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Former Cabinet minister Steve Maharey has been brought in to evaluate a shake-up of general staff at the University of Otago amid fears of significant job cuts.
This comes as the university’s support services review, which started in mid-2015, moved another step forward at the end of the last month as a business case was delivered to a steering group which will decide which options it supports.
However, union representatives and staff remain in the dark about what is in the business case and rumours continue to spread that about 300 jobs will be cut.
Staff and the unions have been told to expect an update next month after the steering group has considered its options.
University human resources director Kevin Seales said that once the steering group had considered the business case, it was "likely" it would be provided to staff for consultation.
He did not confirm whether this would happen next month, but did confirm former Cabinet minister and Massey University vice-chancellor Mr Maharey had been asked to independently evaluate the business case.
Mr Seales also confirmed the review had been expanded to include property services staff, who had initially been left out because of the large volume of upcoming capital development.The staff were added to the review after responsibility for capital projects was split off from the property services department.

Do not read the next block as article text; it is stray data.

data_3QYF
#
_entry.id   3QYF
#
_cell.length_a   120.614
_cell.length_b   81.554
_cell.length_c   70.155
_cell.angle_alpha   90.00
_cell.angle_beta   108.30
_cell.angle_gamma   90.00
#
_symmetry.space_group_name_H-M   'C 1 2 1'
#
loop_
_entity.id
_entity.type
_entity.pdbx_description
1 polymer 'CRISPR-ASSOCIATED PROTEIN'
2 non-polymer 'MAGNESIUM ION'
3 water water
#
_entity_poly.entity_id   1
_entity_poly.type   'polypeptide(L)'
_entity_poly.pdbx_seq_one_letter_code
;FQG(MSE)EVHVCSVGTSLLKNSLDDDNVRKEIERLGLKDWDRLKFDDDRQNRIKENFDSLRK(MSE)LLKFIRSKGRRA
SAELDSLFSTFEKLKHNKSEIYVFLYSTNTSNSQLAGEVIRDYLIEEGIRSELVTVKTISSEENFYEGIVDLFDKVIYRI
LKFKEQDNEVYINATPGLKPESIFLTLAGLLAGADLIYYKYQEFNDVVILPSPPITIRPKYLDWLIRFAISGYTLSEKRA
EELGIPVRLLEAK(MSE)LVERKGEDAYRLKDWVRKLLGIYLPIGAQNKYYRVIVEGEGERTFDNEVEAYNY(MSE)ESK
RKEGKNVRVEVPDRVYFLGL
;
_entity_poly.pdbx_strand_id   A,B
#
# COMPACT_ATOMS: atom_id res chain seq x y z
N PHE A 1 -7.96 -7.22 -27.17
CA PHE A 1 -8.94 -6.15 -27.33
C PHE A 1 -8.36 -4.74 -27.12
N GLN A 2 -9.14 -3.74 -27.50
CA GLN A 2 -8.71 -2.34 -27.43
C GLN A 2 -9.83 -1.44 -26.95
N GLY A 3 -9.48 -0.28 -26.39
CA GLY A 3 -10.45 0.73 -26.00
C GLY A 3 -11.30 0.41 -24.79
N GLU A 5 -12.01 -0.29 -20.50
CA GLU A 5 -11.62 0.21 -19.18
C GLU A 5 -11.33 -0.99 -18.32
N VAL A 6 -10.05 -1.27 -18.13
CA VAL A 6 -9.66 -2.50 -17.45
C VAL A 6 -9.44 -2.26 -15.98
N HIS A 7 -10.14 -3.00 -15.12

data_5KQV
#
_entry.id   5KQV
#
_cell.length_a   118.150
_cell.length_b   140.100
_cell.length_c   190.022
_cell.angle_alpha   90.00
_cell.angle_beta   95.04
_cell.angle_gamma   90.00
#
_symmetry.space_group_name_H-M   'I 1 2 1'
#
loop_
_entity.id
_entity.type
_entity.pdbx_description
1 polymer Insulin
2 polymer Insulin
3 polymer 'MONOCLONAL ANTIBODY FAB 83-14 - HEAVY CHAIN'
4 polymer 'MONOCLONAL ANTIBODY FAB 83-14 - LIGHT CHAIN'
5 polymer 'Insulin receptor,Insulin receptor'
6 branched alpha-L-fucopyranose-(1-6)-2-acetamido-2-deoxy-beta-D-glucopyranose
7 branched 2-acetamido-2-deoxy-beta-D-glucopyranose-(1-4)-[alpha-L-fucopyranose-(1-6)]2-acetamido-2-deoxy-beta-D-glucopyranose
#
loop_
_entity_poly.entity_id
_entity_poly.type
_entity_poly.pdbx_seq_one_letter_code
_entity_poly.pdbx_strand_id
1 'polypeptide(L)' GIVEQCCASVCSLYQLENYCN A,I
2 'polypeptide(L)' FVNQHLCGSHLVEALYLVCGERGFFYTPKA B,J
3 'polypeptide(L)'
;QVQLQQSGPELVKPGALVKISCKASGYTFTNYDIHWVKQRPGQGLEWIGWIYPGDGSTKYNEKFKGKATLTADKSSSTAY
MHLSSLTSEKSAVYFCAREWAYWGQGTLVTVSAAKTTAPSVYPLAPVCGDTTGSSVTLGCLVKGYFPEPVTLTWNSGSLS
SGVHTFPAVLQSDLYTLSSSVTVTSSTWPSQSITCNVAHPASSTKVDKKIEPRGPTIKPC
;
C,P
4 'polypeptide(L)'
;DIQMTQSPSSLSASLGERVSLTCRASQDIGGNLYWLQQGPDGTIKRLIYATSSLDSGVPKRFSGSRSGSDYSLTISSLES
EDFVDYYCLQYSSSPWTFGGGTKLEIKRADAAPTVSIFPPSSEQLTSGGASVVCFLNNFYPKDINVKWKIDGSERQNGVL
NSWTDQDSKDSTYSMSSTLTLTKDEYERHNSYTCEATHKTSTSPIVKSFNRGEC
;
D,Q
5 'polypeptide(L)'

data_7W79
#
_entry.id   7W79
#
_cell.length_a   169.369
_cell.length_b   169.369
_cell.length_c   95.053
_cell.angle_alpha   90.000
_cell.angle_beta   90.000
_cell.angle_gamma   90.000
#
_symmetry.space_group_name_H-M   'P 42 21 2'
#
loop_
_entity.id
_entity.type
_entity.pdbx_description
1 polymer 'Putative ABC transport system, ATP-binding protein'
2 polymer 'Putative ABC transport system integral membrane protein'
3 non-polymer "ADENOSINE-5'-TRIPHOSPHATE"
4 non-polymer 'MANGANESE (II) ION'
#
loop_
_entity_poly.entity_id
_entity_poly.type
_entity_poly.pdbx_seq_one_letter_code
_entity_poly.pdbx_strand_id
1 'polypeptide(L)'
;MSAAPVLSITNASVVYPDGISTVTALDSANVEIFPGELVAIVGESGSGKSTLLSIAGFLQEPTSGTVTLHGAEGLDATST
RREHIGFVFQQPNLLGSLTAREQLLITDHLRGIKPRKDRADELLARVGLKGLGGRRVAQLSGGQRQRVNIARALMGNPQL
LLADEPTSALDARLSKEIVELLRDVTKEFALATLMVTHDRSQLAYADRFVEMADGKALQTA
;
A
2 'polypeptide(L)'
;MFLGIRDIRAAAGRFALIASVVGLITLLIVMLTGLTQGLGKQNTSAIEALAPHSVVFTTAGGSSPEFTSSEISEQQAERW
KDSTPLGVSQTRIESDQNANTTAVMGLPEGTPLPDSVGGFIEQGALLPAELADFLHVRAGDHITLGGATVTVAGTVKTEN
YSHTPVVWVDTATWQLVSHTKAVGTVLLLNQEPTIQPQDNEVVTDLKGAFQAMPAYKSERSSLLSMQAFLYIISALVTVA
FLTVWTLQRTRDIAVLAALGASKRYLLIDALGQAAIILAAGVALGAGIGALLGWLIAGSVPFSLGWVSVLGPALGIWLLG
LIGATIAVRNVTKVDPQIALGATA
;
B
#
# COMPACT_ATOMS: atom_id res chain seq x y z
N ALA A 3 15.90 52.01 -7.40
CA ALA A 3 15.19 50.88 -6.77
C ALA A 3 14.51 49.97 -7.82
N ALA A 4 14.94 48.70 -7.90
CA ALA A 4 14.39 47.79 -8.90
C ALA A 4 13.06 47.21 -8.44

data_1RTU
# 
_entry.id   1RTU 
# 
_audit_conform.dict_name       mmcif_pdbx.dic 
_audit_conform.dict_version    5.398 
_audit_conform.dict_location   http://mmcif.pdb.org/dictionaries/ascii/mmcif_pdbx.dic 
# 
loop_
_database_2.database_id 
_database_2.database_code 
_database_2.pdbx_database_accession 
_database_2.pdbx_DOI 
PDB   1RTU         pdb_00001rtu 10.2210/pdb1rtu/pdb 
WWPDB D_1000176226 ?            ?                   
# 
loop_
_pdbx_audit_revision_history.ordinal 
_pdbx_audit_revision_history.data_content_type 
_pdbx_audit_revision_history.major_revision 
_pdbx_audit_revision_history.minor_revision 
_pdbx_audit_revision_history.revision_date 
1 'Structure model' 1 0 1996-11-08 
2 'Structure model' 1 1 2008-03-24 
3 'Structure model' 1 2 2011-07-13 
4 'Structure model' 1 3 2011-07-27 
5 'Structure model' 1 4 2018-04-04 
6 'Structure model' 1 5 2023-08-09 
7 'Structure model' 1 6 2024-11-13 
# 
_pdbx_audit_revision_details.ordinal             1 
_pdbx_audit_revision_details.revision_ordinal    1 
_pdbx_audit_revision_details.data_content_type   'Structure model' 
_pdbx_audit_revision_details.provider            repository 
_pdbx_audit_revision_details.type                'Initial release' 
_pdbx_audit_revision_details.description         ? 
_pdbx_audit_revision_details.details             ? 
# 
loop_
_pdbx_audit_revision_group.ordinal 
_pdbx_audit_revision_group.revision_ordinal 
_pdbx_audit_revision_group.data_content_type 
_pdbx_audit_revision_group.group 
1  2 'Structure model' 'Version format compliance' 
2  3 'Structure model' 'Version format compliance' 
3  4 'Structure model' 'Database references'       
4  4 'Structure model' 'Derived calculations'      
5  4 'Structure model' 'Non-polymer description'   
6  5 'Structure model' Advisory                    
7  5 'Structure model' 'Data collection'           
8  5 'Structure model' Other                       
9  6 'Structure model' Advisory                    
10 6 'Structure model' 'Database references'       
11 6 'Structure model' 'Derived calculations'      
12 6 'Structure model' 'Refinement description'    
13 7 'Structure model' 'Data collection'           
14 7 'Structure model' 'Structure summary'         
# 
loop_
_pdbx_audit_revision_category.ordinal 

Mr Seales once again dismissed a rumour just over 300 jobs would be cut, saying there was no financial or staffing target to reach in the review.
Representatives from the Public Service Association (PSA) and Tertiary Education Union (TEU) said morale remained low at the institution amid uncertainty over whether people would be keeping their jobs.TEU organiser Shaun Scott said his union expected to receive more details about the plan next month.
While this information might include a clearer picture of overall job cuts, individual staff members would probably remain in the dark about whether their jobs would be affected until as late as next year, Mr Scott said.
PSA organiser Keith McFadyen said getting information from the university about what might happen had been difficult.
"It’s like trying to extract teeth," Mr McFadyen said.
In the meantime, he did not want to speculate over how many jobs would be lost, saying one redundancy was one too many.